Thursday, July 29, 2010

I ♥ NY

I am not a fan of the 4 block radius around Times Square. It’s crowded, dirty, filled with mediocre restaurants and retail stores all of which are overpriced and run down. Yet just about every visitor I’ve had explicitly asks to be taken there.

I try to avoid Times Square, but I can’t. It’s on the way to my gym, my favorite Ethiopian restaurant, etc. Every so often, when I’m not too busy quietly cussing out the tourists, it puts a big smile on my face. Frequently, actually. Case point: the photo here. Who doesn't park bumper to bumper in NYC anyway?

I once parked my car in a spot such that by the time we got out of the car to see if all was ok, there really wasn't any space in front or behind. I'm not sure how I made it fit, but who cares, it did. Even then I didn't mean to stop and marvel but my friend, who now lives in Ohio but was once a New Yorker interrupted our conversation to say, 'I'm sorry but I was pretty sure your car wasn't going to fit in there. I just didn't want to say anything so that we'd not interrupt our conversation.' I think I must have asked if he thought that because I was female, as, you know, we’re not expected to park 'well'. The thing is, it happens in Manhattan all the time. You fit your car, your bed, your kitchen, your shoes ...your anything, in small, incredible spaces. Or you die. Ok, maybe it is your bank account that does the dying. Or you just don’t live here. Fit or die!

But I digress.

About a week ago I was rushing through Times Square, and I passed a guy with a boom box and a sign on his neck, like one of those somber people who solicit money with recession themed messages like "I lost my job. I've 4 children and a wife to support. Please help!"

This guy was uncharacteristically more jovial, having the time of his life dancing to his music. His sign said, "Help! I need money for WEED!" Really. The sign was in green for the word 'weed'. I pulled out my Blackberry to take a picture but I wasn’t seeing what I expected to see in my screen. When I looked up I noticed he'd stopped dancing, flipped his sign and was doing a friendly 'no picture' wave. I smiled, waved back and walked on. In this day of telephoto lenses that's silly of him, but I wasn't about to commence a discussion w/ a guy panhandling for weed.

Sometimes I wonder what tourists see in NYC, or what people think of me when I say I’m from New York. Maybe it’s me. When somebody tells me they’re from Waxahachie, TX I think I immediately think … I’m not sure what I think, but if I was to be brutally honest with myself, I think some bearing in my brain reorients itself a little bit. Mind you, I’ve no idea what’s in Waxahachie, TX other than the fact that it’s an important train hub. I’ve never even been to the entire state of TX.

A few years ago I went to Alaska with a friend for a race. After the race we’d about a week where we had little purpose and hardly a tangible destination. Sometimes we drove; sometime we boarded random boats stopping at random towns, random restaurants, glaciers and mountains, which they’d surely call hills.

This was in the post-Sara Palin era and we weren’t really sure what Americans in the Last Frontier were like. As the only two black people in almost any scene we entered, we stuck out like … black, sore thumbs. People were friendly. Check. We expected that.

People asked where we were from. We’d say, ‘New York’. Almost always this question followed, ‘The city or the state?’ We said the city. Then they got excited. They’d either say that they want to visit, or in a good number of the cases, that they’ve already been there. And that they loved it! Ok, not ‘check’.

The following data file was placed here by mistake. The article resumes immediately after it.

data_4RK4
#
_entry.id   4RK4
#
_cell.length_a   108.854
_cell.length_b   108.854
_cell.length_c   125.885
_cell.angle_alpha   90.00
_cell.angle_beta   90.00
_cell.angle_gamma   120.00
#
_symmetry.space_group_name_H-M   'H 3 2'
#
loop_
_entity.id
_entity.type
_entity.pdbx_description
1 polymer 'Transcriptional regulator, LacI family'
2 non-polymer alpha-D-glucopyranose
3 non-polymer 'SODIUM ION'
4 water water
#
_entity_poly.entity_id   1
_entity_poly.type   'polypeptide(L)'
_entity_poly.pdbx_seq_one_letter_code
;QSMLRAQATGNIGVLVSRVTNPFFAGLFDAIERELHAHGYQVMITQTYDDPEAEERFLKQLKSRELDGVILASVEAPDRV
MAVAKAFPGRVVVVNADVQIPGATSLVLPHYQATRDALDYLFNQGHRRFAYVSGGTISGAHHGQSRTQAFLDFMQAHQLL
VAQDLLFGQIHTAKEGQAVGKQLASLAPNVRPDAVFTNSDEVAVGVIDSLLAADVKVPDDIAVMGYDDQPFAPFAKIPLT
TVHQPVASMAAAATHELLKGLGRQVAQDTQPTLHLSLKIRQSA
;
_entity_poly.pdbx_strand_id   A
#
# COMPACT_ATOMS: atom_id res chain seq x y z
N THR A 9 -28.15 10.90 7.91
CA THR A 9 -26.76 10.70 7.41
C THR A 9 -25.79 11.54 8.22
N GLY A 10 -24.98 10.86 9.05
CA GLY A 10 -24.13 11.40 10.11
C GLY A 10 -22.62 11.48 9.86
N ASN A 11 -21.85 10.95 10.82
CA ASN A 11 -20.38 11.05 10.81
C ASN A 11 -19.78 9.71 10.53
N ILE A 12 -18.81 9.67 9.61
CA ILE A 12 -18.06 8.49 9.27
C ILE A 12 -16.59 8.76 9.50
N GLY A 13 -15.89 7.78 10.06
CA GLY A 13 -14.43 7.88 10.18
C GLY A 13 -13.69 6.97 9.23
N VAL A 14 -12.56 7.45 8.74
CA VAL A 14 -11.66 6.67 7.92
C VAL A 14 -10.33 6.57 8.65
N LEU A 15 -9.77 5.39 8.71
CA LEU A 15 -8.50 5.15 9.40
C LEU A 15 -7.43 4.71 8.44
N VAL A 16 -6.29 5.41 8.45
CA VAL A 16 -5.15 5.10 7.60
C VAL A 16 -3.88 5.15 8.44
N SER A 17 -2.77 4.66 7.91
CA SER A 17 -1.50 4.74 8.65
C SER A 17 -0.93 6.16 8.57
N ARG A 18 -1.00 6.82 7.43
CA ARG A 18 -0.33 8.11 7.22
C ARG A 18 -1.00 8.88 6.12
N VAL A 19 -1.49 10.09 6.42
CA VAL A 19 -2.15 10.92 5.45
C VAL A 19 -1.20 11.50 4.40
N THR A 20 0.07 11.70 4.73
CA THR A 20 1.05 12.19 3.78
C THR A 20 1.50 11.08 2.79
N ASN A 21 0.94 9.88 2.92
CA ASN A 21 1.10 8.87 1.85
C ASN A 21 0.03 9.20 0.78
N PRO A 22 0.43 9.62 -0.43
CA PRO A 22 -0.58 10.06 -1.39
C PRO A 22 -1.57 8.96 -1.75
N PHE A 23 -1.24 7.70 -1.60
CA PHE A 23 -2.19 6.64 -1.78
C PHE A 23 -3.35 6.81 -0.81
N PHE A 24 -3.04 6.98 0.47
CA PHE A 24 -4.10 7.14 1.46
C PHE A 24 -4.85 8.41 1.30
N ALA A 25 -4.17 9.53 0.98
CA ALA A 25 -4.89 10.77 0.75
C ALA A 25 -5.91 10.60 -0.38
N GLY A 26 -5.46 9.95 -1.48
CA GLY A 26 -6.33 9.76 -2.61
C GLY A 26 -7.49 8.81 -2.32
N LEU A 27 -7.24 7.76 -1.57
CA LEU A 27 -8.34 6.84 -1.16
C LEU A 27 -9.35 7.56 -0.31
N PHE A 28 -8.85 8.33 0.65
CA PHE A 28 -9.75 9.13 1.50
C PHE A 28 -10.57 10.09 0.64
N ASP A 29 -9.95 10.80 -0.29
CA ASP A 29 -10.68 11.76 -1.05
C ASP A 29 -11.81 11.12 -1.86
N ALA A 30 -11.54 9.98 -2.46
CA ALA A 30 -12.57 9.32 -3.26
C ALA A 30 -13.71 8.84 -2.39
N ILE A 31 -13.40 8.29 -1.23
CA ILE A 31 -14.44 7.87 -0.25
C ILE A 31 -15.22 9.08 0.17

We started off assuming they were being polite, but they’d chat on and on, telling us what they did, from Times Square to Liberty Island. The most surprising of all was when they told us that New Yorkers were nice. We laughed. One guy was the captain of a boat we were on.

He tried again, ‘No, really. It’s a pleasant place. My wife and I have been there a couple of times already. We will happily do a third visit if we get time and money.’ We laughed more. My friend said to him, ‘I guess at this point I’m wondering if we’re talking about the same city. New Yorkers are many things, but pleasant is just not a typical adjective to describe the place or the poeple. New Yorkers don’t … talk.’

He thought for a bit, and he said, ‘New Yorkers always seem to walk with a purpose. But if you manage to stop them, they’re very polite and helpful.’

We agreed. If I’m walking in Times Square, I’m not there to chitchat. I’m in a rush to get the hell out of there to a destination. I’d never enter that domain if I wasn’t short for time and if I didn’t have a destination beyond it. If you manage to stop me, even if I’ve no clue what you’re asking, I’ll likely pull out my blackberry and look up stuff for you. If you manage to stop me.

I guess I forget the first time I liked NYC. It was after my second visit to the city. My first visit was a day tirp on a gloomy day. I got dumped form a bus full of college kids. I looked at the grey buildings, grey sky, grey streets and wondered, why on earth do people want to live or visit here. I stayed away from the city for the next 3 years.

My second visit was to see the same friend with whom I went to Alaska. She’d finished school and moved to NYC. I took the bus to Port Authority. When I stepped out of the bus terminal at 9pm, Times Square was lit bright as daylight. The place was buzzing like Merkato at noon. When I finally managed to take my eyes off the lights shooting up into the sky, there was a group of familiar faces hopping and yelling, ‘You made it!’ Yes, I had.

Times Square, I guess you’re not so bad.

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